A piano sets a beat as a hand holding a marker appears in front of a blank whiteboard. A voice comes in.

“Are the Olympics bad for your health?” it asks.

The voice belongs to Andrew Maynard, the director of the University’s Risk Science Center and professor at the School of Public Health. In the first video in his YouTube series “Risk Bites,” Maynard narrates the five riskiest sports in the Olympics.

Nearly six months after the video’s creation, Maynard has more than 800 subscribers and more than 30,000 overall video views on his YouTube channel. Maynard said he hopes his series will make his expertise in risk science available for public access.

“I was intrigued to discover when there was some way of taking my expertise and stuff that I teach and making it much more accessible to a wider audience through the underground YouTube bandwagon,” Maynard said.

Maynard said his daughter’s interest in YouTube inspired him to use the site as a medium to explain his expertise.

“I was blown away by the emerging YouTube culture where you’ve got young people getting deep, educational content from sources that aren’t within universities,” Maynard said.

Maynard’s fascination with social media as a communication tool didn’t start with videos. He has used blogging for four to five years to connect with a broader audience as well as to relate and communicate current affairs effectively. He also created the Twitter handle @2020science to join the developing community and exchanging of ideas.

Maynard began creating the videos in November, each one focusing on an area in his field of study, as well as other topics that fascinate him. In response to the recent shooting at Sandy Hook Elementary School in Newtown, Conn., Maynard created a video assessing the risks of gun violence.

Maynard said he has a list of 140 ideas to discuss in his videos, most of which are taken from the classes he teaches, including “Principles of Risk Assessment,” “Environmental Health Policy” and “Communicating Science through Social Media.” He hopes to continue posting videos for at least the next six months but plans on making it a long-term project.

“The plan is to build a body of seriously educational resources that are also interesting, engaging and fun,” Maynard said.

Tracy Swinburn, the managing director of the Risk Science Center, said Maynard is at the forefront of using social media to convey scientific knowledge. As for his YouTube series, Swinburn said she believes he effectively communicates the topics to a broad audience.

“I think Andrew does such a great job of making these explanations easy to understand,” Swinburn said. “It’s great that we can communicate to a broad range of people on risk science topics.”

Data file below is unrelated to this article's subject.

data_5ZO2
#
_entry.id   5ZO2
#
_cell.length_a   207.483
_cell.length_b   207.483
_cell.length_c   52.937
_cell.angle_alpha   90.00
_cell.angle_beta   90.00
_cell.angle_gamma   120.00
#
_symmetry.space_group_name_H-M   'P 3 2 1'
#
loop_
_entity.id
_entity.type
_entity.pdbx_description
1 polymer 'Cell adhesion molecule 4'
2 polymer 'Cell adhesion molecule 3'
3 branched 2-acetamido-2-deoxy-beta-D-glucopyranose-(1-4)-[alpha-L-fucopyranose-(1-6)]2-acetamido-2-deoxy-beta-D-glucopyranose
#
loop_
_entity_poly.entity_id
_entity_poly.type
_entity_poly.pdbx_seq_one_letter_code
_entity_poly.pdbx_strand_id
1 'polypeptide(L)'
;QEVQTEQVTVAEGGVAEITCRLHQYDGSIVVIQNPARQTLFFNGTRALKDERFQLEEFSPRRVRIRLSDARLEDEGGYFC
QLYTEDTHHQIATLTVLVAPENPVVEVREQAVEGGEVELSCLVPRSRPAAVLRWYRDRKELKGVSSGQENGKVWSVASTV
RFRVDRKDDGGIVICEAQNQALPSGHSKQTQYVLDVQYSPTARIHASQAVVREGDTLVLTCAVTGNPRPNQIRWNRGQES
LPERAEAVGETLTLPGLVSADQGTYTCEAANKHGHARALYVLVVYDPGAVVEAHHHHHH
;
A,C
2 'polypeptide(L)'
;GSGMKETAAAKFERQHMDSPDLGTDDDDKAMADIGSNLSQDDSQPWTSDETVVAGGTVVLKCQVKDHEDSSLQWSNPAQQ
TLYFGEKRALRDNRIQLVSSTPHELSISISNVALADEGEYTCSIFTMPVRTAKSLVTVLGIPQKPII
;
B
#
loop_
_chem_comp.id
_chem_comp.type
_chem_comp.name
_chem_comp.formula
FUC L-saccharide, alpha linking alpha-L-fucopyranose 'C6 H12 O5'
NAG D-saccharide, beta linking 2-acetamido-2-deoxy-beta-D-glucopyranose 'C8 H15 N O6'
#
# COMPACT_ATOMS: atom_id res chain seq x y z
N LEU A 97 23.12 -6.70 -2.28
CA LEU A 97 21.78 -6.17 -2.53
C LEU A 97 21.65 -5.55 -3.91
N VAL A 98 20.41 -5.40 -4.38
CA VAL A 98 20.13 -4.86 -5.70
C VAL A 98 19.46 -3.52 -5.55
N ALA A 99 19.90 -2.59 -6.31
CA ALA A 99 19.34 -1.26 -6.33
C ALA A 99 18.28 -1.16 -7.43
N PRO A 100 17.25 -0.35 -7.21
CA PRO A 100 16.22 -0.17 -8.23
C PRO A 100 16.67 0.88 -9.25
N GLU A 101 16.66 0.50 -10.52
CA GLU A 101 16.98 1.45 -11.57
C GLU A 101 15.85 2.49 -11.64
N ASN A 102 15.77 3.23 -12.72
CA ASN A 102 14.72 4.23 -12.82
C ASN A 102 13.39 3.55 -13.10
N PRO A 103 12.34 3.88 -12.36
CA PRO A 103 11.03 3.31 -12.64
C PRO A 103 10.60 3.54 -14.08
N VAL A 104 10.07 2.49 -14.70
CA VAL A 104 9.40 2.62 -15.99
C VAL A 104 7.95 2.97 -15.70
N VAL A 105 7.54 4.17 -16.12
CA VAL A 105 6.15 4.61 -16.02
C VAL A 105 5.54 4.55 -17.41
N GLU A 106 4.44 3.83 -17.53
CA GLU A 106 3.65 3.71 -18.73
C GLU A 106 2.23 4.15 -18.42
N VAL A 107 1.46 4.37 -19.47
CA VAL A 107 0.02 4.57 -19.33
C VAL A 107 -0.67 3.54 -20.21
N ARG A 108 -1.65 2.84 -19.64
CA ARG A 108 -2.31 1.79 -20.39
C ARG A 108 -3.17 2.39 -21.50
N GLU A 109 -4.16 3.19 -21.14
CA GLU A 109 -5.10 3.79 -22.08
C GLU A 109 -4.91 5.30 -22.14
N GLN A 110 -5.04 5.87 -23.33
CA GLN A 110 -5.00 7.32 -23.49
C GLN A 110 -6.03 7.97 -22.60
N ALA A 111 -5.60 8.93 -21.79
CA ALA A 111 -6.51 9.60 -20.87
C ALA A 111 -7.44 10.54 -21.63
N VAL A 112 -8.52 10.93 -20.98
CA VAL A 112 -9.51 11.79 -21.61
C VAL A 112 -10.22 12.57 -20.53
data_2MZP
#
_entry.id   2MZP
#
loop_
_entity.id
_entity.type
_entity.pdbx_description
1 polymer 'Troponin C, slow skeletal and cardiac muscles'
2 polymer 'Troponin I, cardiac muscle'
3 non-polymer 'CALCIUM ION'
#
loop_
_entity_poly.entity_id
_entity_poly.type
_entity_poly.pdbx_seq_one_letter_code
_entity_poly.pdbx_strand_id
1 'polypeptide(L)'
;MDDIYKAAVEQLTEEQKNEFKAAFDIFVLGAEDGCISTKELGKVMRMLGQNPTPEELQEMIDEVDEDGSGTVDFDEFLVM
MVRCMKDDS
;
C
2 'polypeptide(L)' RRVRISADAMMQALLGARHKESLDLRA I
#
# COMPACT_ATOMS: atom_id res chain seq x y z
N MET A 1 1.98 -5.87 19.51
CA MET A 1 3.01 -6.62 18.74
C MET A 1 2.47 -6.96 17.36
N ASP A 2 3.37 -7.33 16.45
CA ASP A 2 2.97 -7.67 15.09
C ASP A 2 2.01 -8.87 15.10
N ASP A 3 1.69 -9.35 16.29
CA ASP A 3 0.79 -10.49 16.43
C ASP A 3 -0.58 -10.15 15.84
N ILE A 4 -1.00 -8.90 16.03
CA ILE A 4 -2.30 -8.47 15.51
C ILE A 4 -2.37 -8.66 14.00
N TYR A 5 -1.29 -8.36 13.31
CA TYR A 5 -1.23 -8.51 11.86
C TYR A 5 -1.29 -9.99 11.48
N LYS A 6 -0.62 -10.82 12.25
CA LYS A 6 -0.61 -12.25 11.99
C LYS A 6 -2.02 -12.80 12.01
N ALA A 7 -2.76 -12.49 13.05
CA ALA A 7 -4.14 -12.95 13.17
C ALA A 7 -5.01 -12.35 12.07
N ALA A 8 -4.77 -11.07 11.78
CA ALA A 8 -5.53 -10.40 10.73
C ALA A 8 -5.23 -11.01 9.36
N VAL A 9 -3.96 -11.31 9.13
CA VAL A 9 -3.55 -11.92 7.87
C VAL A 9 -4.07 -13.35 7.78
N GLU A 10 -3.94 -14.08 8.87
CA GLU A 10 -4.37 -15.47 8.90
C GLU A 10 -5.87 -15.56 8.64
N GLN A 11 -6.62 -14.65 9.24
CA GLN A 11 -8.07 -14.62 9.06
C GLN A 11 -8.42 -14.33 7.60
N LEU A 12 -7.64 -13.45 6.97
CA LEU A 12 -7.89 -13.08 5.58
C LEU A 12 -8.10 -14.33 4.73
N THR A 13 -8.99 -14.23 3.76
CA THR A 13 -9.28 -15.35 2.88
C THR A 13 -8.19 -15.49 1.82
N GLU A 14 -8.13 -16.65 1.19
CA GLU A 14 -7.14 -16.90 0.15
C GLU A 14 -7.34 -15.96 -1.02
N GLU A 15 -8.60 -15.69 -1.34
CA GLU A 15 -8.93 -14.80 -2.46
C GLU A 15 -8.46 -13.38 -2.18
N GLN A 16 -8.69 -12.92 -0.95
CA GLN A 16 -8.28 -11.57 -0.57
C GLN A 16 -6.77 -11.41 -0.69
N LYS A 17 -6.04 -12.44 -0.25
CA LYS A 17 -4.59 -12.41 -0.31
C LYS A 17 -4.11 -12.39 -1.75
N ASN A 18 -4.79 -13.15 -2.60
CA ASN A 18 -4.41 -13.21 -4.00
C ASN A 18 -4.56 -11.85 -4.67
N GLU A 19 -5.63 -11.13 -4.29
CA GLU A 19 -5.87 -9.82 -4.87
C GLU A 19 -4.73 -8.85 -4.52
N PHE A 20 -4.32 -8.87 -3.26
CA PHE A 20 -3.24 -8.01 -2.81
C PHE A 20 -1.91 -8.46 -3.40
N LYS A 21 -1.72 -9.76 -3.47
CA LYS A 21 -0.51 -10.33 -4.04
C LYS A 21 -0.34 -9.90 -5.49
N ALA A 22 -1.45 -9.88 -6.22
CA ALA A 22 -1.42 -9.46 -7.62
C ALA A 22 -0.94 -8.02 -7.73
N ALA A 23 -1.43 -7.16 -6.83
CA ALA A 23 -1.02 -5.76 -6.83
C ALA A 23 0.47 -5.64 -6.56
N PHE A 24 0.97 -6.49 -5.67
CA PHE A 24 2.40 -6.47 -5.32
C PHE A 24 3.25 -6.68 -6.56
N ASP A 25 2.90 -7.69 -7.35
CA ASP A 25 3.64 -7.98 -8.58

However, Maynard said he hopes to target a younger audience that uses YouTube as a primary source of education.

“I think this is going to be a slow process,” he said. “But what we’re finding is that there is an increasing recognition with more views going up.”

His most-viewed video, titled “Does wearing a hat keep you warm while dancing naked?” currently has more than 10,000 views.

Public Health student Adam Siddiqui said the provocative titles of Maynard’s videos grabbed his attention.

“At first I was confused about it, then I definitely learned a lot from the video,” Siddiqui said. “That just shows that those videos can be a great learning tool for people at all levels of education.”

Siddiqui said he was first introduced to Maynard’s videos after he spoke to his class at orientation. He added that Maynard remarked there has to be a way to bring science to the public to better engage them in the field.

Maynard said for his social media course he has students write a blog post every week for 10 weeks on the website “Mind the Science Gap.” He said the students work independently while writing their blogs.

“I don’t read it beforehand. I don’t edit it,” Maynard said. “They are solely responsible for what they write, and they are solely responsible for what happens after they press publish.”

Maynard said he would like to see the University follow his lead in establishing more of a presence in online academia.

“You look at the University, and we’ve got incredible expertise here, and yet there’s an incredibly small amount of expertise that trickles out into the public,” Maynard said. “If you think about us as a public institution, it’s sort of our obligation to make this accessible to a wider audience.”

The University currently offers free online courses to users around the world through the Coursera platform.

Maynard added that online education lands between the formal education of a University and the informal education of a museum. Before former Social Media Director Jordan Miller resigned in December, Maynard spoke to her about how to reach this goal.

“We’re very, very poor at understanding how to maximize the use of the way people are using those (social media) for learning,” Maynard said. “Just as we’ve invested in formal education, and just as we’ve invested in informal education, we now need to work how to invest in informal online education.”

Follow Jennifer on Twitter at @Jen Calfas.

View some of Maynard’s videos below:

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